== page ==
Aspergery folks who don’t get what other insiders understand tacitly can be useful guides to us outsiders in understanding society.
I’ve been reading The Asperkid’s (Secret) Book of Social Rules: The Handbook of Not-so-obvious Social Guidelines for Tweens and Teens With Asperger Syndrome, and one of these days I’m going to fisk the rules in curmudgeonly fashion, as befits proper understanding of a fallen world filled with people who lie casually and professionally (for relatively small sums of money). One of the best tips in it, which I hereby plagiarize without remorse, is to Google “travel etiquette $country$” for one’s own country. Maybe aspies aren’t much good at picking up simple conventions from observation, but thankfully other people have been writing them down for us. You just have to know where to look.
Opening Doors and Thanking
Lets say, you are walking into a building and someone in front of you holds the door for you, then you have to say “ Thank you”, that is etiquette. Also, if you are the first one, then it is your courtesy to open the door for the one coming behind you. Also, if you are going with a lady or girl, it is your courtesy as a guy to open the door for girl. You never slam the door on someone coming behind you. If someone is like 10 feet away, you keep the door open and wait for the person to come. Typically, you are supposed to thank anyone if they do something for you. Lets say, they press a button for you to go to 3rd floor in elevator, then you say “Thank you”. You always, ask by adding a friendly word, “ Can you please press second floor button”
This is a convention I’ve picked up in the normal way. Probably because it’s mostly verbal. But here’s one I hadn’t realized until I’d read it:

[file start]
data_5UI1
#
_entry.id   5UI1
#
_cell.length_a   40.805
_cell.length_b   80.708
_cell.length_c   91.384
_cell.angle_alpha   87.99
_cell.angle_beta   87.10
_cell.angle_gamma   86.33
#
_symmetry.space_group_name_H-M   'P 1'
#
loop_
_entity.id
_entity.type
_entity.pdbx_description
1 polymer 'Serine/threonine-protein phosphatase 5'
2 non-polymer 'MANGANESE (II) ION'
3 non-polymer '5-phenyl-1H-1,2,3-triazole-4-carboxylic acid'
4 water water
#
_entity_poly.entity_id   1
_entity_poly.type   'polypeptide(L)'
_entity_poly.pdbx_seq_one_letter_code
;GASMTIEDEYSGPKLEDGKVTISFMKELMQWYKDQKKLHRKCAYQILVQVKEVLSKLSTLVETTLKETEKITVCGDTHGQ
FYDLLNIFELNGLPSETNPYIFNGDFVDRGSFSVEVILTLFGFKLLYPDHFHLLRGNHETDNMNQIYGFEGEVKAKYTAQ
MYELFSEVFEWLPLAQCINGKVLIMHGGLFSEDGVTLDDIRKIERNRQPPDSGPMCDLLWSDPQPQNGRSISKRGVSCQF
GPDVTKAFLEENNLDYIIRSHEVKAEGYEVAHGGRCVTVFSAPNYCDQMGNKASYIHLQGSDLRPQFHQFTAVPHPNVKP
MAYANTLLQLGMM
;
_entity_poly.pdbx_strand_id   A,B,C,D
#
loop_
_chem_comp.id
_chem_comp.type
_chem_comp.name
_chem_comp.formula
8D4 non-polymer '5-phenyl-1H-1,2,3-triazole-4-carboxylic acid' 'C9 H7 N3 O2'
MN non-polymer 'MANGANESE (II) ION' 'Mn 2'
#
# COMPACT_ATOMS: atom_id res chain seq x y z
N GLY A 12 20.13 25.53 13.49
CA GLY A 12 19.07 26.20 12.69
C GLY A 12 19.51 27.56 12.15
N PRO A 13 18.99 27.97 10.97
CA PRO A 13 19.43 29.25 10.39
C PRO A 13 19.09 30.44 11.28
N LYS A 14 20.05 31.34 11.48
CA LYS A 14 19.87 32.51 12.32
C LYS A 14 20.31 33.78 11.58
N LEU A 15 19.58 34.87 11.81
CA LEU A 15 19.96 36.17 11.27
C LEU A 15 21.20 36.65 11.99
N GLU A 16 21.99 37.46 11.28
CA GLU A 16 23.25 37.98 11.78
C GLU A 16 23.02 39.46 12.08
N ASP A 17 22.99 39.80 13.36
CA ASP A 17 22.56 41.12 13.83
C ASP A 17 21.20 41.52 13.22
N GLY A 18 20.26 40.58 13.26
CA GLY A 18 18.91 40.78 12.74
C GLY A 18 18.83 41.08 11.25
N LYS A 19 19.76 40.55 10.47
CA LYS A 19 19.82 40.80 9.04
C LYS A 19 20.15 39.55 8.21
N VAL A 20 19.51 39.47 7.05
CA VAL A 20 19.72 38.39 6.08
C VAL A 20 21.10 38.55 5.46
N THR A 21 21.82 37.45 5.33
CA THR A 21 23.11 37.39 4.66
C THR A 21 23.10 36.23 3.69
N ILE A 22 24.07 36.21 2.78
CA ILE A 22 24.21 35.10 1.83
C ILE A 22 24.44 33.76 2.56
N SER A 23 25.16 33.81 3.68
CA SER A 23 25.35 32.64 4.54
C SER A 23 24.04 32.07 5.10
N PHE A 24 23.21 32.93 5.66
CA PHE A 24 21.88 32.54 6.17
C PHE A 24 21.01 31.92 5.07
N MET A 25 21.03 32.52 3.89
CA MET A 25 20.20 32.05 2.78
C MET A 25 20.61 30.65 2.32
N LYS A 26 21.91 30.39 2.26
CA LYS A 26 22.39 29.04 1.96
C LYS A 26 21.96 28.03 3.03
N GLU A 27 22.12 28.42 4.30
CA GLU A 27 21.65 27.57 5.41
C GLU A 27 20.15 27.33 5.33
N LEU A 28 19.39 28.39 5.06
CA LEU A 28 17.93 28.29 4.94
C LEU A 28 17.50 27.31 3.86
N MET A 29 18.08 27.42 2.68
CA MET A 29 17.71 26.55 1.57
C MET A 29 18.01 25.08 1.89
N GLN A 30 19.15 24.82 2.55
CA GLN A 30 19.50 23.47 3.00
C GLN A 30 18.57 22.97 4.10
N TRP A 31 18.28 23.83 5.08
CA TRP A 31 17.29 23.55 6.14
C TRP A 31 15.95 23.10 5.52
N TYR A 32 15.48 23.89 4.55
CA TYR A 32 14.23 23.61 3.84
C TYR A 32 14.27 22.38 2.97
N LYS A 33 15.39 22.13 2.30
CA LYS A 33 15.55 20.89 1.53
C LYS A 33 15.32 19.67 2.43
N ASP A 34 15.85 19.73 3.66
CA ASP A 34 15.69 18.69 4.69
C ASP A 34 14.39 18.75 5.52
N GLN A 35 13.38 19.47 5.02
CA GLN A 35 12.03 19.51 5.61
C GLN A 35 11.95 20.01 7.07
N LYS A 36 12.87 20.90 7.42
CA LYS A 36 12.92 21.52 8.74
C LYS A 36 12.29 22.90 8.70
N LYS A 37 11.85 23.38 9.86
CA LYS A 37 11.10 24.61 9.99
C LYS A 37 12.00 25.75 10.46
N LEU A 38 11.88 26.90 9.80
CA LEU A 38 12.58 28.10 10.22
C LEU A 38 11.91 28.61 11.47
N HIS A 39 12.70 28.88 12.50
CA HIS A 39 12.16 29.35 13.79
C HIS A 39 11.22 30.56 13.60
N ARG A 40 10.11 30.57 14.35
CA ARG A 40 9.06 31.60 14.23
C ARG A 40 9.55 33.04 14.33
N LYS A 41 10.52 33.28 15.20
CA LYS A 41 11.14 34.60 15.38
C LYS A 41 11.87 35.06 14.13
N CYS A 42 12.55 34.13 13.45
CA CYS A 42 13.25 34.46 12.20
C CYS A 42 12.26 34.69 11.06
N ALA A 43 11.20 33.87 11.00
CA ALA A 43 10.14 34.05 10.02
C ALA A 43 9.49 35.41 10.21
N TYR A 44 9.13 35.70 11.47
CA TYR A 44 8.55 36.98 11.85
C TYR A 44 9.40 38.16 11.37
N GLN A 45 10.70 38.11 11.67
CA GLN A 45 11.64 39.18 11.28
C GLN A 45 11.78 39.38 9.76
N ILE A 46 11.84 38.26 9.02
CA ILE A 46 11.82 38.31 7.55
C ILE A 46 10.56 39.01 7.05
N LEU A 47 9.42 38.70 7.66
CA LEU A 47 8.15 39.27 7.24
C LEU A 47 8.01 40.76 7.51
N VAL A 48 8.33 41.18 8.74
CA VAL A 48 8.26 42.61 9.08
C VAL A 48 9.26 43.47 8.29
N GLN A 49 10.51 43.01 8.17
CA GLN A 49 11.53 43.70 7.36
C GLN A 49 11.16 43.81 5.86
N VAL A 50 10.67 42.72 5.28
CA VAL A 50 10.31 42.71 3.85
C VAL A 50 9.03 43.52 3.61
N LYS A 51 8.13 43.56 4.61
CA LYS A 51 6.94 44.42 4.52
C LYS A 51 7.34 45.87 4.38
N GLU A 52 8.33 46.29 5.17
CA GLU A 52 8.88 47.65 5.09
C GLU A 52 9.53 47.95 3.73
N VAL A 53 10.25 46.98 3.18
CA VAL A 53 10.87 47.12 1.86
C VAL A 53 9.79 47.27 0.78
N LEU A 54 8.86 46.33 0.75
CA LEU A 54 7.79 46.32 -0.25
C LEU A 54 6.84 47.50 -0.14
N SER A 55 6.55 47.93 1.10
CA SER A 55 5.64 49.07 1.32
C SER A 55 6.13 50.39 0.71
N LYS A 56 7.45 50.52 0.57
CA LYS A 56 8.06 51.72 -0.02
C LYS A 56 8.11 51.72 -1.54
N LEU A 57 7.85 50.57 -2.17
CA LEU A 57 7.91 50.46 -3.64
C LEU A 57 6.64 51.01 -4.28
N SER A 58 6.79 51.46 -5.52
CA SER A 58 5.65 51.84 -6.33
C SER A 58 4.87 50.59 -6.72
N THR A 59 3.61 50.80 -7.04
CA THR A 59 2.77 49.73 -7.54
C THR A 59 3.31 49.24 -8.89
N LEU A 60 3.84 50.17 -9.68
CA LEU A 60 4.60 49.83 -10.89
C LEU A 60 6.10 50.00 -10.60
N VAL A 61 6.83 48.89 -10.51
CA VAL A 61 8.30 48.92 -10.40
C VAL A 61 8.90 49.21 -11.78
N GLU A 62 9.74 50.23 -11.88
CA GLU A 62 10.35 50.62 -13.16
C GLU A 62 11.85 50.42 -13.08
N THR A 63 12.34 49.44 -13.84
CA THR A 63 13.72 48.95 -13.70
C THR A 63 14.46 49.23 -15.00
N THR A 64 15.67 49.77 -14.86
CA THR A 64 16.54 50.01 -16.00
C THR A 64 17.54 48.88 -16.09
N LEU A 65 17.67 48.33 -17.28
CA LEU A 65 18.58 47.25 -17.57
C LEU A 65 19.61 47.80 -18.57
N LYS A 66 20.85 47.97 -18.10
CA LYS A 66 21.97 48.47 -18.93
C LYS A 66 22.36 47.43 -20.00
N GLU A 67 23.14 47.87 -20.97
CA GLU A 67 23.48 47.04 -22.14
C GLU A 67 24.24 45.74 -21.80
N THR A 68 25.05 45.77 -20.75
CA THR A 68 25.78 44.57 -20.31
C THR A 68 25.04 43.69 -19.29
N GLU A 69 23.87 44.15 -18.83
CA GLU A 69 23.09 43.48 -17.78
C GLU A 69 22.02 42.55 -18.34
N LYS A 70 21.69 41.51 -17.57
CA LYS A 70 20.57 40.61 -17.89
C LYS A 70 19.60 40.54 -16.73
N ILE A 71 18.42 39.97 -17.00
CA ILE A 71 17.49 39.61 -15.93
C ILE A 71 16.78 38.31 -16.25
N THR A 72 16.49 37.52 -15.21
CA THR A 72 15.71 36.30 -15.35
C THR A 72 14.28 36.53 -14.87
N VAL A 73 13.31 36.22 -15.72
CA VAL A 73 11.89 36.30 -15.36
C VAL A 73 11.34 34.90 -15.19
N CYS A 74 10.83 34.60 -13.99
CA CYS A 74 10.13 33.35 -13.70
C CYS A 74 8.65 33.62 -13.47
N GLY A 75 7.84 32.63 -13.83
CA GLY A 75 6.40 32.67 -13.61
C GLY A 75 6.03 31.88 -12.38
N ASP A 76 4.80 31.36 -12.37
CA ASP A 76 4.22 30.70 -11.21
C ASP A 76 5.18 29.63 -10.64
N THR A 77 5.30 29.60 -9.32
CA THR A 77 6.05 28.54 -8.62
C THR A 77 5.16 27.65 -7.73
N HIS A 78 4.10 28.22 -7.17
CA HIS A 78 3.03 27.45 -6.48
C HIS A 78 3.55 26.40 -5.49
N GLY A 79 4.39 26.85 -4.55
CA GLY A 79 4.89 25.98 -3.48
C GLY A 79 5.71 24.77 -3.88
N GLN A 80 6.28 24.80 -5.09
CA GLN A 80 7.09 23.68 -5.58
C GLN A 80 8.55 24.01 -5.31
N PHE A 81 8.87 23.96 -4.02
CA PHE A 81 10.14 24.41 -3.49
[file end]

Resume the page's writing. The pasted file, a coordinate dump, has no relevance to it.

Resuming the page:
Hug and Shaking hands :
Typically, you shake hands when you meet someone and you shake hands firmly. This is common everywhere. One additional thing is, if you are meeting a girl or woman and you know the girl or woman well, it is common to Hug the person. Just a light hug, where you just put arm around her back and just touch your head lightly. This not the hug like they show in movies ;) Just a friendly way to hug someone if you know the person well. It is etiquette to just greet a lady by shaking hand for the first couple of times until you know the person. But, sometimes if you meet someone in the club while dancing, then it is different, you may hug the person second time because you danced with them…it depends. In general, you only hug women or girls you know very well and it is etiquette to hug women in America.
Looking back, this is true- regardless, it also seems extremely awkward to me. Leave it to Americans to enshrine a casual greeting that would be more appropriate between close family members, and yesteryear would probably have ensued in a duel with the woman’s husband. It’s similar to Baby Boomers’ insistence that kids call them by their first names, even though they’re grandparents. They take offense at etiquette, and react warmly to traditional crudeness. I think it’s because they still think of themselves as teenagers.
Oh yeah, apropos of the eventual thalgirlz post, here’s a picture of aspie authoress Jennifer Cook O’Toole, whose husband is also an aspie. Their children are (surprise!) also aspies, hence the book.